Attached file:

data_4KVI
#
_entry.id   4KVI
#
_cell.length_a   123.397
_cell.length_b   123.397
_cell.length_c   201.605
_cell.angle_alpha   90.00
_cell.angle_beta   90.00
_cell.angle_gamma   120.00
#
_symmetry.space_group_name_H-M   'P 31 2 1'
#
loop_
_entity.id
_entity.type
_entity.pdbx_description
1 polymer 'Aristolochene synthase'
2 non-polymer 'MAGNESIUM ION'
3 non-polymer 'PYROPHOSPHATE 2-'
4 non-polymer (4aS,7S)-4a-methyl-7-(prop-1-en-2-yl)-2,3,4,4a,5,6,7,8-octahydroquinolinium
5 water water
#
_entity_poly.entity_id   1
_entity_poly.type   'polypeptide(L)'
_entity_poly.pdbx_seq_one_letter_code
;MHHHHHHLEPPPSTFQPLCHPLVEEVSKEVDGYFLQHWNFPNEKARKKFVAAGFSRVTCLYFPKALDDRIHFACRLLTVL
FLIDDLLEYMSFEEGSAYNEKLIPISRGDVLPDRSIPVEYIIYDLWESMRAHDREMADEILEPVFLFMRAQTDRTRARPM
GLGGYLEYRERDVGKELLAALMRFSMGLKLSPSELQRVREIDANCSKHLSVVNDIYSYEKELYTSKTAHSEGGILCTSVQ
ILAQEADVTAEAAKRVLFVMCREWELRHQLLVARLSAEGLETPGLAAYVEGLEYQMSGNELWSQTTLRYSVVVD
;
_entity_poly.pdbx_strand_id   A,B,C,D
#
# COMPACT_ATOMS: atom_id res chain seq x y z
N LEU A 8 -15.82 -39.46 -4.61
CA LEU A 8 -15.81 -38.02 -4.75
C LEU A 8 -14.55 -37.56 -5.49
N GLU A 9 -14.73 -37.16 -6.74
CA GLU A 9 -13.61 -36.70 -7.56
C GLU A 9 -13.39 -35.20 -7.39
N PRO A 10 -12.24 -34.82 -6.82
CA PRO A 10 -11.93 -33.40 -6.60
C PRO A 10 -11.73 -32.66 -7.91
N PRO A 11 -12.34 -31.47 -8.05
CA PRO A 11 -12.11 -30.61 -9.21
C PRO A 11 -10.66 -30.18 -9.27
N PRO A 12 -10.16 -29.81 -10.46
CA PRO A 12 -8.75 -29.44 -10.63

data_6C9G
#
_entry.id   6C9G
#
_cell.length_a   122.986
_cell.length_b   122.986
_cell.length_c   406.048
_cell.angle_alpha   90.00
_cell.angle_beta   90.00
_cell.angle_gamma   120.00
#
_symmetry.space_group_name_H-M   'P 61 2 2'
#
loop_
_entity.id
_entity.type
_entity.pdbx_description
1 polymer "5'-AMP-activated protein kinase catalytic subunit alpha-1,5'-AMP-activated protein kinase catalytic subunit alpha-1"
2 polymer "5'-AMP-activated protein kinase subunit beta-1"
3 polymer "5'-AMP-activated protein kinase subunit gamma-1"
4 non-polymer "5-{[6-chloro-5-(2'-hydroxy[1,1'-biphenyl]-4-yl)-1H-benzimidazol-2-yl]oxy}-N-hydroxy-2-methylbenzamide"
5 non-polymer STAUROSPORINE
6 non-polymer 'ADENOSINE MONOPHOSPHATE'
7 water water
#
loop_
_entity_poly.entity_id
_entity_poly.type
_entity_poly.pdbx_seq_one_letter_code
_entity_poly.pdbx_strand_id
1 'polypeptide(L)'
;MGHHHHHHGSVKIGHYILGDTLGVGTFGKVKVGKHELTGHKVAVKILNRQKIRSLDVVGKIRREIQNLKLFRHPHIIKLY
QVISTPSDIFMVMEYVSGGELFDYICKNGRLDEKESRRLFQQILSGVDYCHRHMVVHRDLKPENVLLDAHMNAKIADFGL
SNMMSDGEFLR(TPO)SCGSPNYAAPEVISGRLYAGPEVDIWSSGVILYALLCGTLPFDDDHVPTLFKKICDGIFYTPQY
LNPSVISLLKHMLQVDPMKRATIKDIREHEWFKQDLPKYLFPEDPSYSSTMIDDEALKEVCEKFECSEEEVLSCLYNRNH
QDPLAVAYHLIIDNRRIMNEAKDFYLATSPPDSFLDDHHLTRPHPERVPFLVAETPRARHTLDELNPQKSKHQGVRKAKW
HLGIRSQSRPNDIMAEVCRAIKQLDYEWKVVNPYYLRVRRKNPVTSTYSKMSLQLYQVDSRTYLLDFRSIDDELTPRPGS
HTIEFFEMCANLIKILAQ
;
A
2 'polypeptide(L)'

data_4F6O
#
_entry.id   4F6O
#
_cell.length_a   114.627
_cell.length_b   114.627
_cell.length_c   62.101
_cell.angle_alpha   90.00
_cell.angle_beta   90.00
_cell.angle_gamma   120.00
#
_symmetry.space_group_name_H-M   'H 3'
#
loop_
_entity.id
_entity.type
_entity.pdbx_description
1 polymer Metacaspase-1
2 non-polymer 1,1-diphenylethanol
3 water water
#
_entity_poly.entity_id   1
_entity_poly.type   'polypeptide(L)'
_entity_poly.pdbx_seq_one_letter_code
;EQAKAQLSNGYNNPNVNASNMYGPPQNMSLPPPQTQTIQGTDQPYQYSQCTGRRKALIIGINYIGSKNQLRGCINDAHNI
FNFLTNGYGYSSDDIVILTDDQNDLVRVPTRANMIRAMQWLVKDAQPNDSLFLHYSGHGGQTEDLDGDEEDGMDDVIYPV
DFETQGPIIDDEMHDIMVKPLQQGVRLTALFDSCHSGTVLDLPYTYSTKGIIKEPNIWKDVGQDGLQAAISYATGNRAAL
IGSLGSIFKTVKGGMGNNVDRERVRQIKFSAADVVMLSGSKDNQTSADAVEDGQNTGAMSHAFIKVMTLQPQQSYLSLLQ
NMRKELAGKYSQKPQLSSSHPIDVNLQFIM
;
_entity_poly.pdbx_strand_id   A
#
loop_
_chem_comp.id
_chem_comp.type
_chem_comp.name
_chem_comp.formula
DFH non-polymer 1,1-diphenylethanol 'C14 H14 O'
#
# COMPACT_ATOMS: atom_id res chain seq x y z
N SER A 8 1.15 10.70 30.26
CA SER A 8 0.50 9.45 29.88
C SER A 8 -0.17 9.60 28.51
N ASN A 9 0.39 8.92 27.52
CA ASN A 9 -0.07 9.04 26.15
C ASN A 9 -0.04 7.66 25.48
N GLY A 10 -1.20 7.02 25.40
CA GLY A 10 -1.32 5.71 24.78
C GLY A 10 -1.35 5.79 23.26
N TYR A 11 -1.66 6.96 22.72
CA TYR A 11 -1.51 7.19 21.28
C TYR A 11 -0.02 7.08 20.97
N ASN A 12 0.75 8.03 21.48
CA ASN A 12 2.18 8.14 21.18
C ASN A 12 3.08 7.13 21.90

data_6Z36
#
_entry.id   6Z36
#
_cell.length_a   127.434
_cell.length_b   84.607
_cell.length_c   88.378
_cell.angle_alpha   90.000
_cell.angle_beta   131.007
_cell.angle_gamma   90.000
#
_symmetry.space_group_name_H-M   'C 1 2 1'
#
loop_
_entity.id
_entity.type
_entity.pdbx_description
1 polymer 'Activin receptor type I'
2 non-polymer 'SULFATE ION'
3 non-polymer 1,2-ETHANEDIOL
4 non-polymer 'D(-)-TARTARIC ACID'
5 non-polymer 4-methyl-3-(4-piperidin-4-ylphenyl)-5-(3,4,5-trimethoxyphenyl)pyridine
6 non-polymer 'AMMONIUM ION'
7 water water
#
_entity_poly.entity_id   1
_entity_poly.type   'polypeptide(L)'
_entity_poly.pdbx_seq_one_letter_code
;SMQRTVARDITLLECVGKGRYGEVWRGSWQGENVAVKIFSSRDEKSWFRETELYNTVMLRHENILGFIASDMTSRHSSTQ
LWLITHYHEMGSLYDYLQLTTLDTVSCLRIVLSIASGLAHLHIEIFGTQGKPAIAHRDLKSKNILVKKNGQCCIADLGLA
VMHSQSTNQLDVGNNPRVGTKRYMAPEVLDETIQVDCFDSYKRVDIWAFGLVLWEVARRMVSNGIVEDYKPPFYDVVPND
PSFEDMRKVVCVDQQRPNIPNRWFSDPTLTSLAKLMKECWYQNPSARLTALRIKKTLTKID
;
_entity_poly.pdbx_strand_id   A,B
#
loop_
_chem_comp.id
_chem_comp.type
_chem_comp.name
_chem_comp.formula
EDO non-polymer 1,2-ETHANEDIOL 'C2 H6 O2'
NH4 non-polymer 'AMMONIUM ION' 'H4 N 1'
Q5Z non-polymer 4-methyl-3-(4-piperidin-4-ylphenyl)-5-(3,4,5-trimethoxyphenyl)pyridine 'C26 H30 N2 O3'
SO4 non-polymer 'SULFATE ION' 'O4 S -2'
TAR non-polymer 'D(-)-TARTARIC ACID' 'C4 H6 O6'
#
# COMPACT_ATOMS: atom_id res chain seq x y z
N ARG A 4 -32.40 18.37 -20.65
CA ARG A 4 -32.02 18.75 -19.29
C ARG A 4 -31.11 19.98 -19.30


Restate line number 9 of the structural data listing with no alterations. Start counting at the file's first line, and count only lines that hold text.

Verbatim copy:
_cell.angle_beta   90.00